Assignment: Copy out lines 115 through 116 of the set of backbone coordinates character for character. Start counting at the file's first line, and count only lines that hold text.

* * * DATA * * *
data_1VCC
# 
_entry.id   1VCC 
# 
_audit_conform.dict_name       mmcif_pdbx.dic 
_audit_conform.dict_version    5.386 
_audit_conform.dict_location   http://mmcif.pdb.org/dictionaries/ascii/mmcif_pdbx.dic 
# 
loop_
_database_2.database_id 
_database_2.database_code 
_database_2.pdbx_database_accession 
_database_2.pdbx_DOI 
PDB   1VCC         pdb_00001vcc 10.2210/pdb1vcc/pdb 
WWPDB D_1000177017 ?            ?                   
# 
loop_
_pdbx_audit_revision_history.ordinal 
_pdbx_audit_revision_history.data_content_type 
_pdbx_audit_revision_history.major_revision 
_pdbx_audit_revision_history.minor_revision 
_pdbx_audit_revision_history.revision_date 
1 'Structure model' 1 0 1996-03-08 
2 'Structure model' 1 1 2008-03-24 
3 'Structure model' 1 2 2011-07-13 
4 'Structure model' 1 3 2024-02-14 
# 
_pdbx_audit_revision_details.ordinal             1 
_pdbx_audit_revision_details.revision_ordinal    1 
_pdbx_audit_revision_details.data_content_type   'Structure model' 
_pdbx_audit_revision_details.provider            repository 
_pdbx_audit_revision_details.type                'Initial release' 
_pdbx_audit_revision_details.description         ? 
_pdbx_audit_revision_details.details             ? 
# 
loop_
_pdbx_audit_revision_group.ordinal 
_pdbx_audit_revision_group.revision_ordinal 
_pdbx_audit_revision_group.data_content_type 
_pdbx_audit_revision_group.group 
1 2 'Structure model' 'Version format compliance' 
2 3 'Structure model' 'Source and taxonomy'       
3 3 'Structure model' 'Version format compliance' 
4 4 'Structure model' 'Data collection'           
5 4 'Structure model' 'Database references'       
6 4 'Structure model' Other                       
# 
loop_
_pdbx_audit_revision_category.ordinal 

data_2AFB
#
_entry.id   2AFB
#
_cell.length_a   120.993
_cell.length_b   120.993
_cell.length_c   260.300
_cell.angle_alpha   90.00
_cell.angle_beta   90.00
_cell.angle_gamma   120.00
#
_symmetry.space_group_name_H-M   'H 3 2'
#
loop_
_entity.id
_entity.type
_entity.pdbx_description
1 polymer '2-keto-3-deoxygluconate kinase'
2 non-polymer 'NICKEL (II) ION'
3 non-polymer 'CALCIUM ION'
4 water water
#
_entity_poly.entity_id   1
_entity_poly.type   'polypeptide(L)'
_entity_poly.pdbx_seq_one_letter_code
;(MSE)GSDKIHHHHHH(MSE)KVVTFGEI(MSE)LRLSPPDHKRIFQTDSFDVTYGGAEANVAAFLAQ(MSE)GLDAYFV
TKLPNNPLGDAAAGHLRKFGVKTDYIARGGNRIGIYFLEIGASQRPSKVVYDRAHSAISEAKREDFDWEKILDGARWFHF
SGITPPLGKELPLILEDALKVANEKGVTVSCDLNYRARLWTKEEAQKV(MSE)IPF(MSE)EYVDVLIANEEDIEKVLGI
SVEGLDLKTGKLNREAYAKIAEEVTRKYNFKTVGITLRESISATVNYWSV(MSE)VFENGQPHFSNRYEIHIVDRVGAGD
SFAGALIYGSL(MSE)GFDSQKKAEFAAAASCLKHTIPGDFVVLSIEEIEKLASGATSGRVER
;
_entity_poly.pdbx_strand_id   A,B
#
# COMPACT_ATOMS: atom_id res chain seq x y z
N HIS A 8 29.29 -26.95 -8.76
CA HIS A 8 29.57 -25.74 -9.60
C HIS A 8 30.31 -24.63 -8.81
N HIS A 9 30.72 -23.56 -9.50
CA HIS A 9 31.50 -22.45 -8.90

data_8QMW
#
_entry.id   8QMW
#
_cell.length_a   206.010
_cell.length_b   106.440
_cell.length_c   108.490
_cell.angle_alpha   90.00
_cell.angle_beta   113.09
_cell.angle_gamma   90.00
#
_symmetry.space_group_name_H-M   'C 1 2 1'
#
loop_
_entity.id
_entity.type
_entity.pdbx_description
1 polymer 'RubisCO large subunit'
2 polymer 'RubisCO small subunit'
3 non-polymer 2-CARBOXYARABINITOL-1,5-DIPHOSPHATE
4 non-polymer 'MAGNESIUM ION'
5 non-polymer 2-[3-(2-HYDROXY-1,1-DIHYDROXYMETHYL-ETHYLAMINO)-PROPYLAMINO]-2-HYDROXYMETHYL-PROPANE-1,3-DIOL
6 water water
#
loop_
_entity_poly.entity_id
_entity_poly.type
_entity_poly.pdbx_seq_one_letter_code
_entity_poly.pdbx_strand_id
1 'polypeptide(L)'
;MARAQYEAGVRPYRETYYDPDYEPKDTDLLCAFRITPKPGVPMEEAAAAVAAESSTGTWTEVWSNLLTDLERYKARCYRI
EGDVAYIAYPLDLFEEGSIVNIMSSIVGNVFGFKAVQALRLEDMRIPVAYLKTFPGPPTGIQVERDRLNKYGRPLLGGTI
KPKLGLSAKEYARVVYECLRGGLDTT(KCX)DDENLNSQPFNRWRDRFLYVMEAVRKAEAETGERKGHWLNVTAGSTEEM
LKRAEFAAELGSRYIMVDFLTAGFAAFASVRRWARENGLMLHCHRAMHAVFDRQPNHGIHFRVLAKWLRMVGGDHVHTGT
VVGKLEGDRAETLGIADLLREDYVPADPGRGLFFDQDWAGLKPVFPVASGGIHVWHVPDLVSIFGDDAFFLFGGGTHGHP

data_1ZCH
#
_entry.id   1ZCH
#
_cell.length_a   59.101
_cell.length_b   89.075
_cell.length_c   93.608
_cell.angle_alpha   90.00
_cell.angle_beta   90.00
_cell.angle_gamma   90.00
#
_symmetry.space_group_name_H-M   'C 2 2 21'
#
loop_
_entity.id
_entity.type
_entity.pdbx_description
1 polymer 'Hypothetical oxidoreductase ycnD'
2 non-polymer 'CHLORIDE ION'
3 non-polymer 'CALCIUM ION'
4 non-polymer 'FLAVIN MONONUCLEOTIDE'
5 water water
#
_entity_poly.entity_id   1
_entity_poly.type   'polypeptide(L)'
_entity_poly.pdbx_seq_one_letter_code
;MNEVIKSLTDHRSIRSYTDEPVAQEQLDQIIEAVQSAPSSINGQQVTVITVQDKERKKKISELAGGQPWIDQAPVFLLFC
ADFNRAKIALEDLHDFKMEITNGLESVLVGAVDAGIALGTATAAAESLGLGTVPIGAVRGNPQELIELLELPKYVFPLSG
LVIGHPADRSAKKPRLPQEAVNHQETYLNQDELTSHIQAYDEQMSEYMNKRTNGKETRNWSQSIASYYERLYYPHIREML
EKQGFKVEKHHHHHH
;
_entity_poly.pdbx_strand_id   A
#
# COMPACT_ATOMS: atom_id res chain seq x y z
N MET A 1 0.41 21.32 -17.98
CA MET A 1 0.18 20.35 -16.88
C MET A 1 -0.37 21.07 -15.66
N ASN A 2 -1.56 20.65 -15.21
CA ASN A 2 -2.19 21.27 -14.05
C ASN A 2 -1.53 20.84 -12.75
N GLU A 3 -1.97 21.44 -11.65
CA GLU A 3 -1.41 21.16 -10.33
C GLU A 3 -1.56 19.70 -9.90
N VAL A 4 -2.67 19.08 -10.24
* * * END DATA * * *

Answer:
_entity_poly.type
_entity_poly.pdbx_seq_one_letter_code